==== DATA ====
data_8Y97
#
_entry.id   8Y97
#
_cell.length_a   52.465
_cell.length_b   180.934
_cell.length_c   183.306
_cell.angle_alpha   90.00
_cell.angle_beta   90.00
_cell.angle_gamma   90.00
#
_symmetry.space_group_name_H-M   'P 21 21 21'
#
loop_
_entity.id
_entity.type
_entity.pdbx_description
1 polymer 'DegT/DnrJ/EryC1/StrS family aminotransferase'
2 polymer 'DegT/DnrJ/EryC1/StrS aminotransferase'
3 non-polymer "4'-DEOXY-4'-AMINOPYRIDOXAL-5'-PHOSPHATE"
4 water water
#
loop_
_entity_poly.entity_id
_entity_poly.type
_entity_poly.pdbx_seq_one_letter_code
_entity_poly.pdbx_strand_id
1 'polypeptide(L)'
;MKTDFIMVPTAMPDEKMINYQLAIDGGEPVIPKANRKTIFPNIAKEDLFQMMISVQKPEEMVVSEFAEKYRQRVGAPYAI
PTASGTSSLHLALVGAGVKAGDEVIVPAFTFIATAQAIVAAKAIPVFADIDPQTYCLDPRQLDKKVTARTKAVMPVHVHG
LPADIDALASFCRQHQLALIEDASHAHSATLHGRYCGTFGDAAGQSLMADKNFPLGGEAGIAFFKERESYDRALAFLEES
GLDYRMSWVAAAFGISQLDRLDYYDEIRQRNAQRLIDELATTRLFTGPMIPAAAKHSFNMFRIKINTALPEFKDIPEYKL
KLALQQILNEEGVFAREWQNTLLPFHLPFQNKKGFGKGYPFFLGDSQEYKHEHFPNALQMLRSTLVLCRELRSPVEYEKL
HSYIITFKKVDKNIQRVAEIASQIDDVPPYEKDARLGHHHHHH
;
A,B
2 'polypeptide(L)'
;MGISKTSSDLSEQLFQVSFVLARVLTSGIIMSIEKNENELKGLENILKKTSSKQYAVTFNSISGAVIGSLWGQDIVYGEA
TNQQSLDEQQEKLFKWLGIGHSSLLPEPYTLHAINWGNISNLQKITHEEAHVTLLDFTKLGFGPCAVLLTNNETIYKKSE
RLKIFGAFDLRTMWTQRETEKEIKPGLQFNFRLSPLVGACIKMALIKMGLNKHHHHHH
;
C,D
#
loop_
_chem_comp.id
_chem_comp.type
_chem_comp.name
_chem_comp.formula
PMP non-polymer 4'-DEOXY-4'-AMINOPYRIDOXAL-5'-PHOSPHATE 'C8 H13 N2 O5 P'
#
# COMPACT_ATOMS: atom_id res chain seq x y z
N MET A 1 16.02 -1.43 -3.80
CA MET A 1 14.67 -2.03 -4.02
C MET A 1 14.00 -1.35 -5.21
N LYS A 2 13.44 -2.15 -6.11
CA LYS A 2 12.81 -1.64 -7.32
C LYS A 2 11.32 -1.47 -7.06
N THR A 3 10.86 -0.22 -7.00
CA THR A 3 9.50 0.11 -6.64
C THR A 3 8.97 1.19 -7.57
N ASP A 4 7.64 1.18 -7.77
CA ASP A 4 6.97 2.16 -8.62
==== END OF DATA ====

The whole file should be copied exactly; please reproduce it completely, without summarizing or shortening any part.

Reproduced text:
data_8Y97
#
_entry.id   8Y97
#
_cell.length_a   52.465
_cell.length_b   180.934
_cell.length_c   183.306
_cell.angle_alpha   90.00
_cell.angle_beta   90.00
_cell.angle_gamma   90.00
#
_symmetry.space_group_name_H-M   'P 21 21 21'
#
loop_
_entity.id
_entity.type
_entity.pdbx_description
1 polymer 'DegT/DnrJ/EryC1/StrS family aminotransferase'
2 polymer 'DegT/DnrJ/EryC1/StrS aminotransferase'
3 non-polymer "4'-DEOXY-4'-AMINOPYRIDOXAL-5'-PHOSPHATE"
4 water water
#
loop_
_entity_poly.entity_id
_entity_poly.type
_entity_poly.pdbx_seq_one_letter_code
_entity_poly.pdbx_strand_id
1 'polypeptide(L)'
;MKTDFIMVPTAMPDEKMINYQLAIDGGEPVIPKANRKTIFPNIAKEDLFQMMISVQKPEEMVVSEFAEKYRQRVGAPYAI
PTASGTSSLHLALVGAGVKAGDEVIVPAFTFIATAQAIVAAKAIPVFADIDPQTYCLDPRQLDKKVTARTKAVMPVHVHG
LPADIDALASFCRQHQLALIEDASHAHSATLHGRYCGTFGDAAGQSLMADKNFPLGGEAGIAFFKERESYDRALAFLEES
GLDYRMSWVAAAFGISQLDRLDYYDEIRQRNAQRLIDELATTRLFTGPMIPAAAKHSFNMFRIKINTALPEFKDIPEYKL
KLALQQILNEEGVFAREWQNTLLPFHLPFQNKKGFGKGYPFFLGDSQEYKHEHFPNALQMLRSTLVLCRELRSPVEYEKL
HSYIITFKKVDKNIQRVAEIASQIDDVPPYEKDARLGHHHHHH
;
A,B
2 'polypeptide(L)'
;MGISKTSSDLSEQLFQVSFVLARVLTSGIIMSIEKNENELKGLENILKKTSSKQYAVTFNSISGAVIGSLWGQDIVYGEA
TNQQSLDEQQEKLFKWLGIGHSSLLPEPYTLHAINWGNISNLQKITHEEAHVTLLDFTKLGFGPCAVLLTNNETIYKKSE
RLKIFGAFDLRTMWTQRETEKEIKPGLQFNFRLSPLVGACIKMALIKMGLNKHHHHHH
;
C,D
#
loop_
_chem_comp.id
_chem_comp.type
_chem_comp.name
_chem_comp.formula
PMP non-polymer 4'-DEOXY-4'-AMINOPYRIDOXAL-5'-PHOSPHATE 'C8 H13 N2 O5 P'
#
# COMPACT_ATOMS: atom_id res chain seq x y z
N MET A 1 16.02 -1.43 -3.80
CA MET A 1 14.67 -2.03 -4.02
C MET A 1 14.00 -1.35 -5.21
N LYS A 2 13.44 -2.15 -6.11
CA LYS A 2 12.81 -1.64 -7.32
C LYS A 2 11.32 -1.47 -7.06
N THR A 3 10.86 -0.22 -7.00
CA THR A 3 9.50 0.11 -6.64
C THR A 3 8.97 1.19 -7.57
N ASP A 4 7.64 1.18 -7.77
CA ASP A 4 6.97 2.16 -8.62